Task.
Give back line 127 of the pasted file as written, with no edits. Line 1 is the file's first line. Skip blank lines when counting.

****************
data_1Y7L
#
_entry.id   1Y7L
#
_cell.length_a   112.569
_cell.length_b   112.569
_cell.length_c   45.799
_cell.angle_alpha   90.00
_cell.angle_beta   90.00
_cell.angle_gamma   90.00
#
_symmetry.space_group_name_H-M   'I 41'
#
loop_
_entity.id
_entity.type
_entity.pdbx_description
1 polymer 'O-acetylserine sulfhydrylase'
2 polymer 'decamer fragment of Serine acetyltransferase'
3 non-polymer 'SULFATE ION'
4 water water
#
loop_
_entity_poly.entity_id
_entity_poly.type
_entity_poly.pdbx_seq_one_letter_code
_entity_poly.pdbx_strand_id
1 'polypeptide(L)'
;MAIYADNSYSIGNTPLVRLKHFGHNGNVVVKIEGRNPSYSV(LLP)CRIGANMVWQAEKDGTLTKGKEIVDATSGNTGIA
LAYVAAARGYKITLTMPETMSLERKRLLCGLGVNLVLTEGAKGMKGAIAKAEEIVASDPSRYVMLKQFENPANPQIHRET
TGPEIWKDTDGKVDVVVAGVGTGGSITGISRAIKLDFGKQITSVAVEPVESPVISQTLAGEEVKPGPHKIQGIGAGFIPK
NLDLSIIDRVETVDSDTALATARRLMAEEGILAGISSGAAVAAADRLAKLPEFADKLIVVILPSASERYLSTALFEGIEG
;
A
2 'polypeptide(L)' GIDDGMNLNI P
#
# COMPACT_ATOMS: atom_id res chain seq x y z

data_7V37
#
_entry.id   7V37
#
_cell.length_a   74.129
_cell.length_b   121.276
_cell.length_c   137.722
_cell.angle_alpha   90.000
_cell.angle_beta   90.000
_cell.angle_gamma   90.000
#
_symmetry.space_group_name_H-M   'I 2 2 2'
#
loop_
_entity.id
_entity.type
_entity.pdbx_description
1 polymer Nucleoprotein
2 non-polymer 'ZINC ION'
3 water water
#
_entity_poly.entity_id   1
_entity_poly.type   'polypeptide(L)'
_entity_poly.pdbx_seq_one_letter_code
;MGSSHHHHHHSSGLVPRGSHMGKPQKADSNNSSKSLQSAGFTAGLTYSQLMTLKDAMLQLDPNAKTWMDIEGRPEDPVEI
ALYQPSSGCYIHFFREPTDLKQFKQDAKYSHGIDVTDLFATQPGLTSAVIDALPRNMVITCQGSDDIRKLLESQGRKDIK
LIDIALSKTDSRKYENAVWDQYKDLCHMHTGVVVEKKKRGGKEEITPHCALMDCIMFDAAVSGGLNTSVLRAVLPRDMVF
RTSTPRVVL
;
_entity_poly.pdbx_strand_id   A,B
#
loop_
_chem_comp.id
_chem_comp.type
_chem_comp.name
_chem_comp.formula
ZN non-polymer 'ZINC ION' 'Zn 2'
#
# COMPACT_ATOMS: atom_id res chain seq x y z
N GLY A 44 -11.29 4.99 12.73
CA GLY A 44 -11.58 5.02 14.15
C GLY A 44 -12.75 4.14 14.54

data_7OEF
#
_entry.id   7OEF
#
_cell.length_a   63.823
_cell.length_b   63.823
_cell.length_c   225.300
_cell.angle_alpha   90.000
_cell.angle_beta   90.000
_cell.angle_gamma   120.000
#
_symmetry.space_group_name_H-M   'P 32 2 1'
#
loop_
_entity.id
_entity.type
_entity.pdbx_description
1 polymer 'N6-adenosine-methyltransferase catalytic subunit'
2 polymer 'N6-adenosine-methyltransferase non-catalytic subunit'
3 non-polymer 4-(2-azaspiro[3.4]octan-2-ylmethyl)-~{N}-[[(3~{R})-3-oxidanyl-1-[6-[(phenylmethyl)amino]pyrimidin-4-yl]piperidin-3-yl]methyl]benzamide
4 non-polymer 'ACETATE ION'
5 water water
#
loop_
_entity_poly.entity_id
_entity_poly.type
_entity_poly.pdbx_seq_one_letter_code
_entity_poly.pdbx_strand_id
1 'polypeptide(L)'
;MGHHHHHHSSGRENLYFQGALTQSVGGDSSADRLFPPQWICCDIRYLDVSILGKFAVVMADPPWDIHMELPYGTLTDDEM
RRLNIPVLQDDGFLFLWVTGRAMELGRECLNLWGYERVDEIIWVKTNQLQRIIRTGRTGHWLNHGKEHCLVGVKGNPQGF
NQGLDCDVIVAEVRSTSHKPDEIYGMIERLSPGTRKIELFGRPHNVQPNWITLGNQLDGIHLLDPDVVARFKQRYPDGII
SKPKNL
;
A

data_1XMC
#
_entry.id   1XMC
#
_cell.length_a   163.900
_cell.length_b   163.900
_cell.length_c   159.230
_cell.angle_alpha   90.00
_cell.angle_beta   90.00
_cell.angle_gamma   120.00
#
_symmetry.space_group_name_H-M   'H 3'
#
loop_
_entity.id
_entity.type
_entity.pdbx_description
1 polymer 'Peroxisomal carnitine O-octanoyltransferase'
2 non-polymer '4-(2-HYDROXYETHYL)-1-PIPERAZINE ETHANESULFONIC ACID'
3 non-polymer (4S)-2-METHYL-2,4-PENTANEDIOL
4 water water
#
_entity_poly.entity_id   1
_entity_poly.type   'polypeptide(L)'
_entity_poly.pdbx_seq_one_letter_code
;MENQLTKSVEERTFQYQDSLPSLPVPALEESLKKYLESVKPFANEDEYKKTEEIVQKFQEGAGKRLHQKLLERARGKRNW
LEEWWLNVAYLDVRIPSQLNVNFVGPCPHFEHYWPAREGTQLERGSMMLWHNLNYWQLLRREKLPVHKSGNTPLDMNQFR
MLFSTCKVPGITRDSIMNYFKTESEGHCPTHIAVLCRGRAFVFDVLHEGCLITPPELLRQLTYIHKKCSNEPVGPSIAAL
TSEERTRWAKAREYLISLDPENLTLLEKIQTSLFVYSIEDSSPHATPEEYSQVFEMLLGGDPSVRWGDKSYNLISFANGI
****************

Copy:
#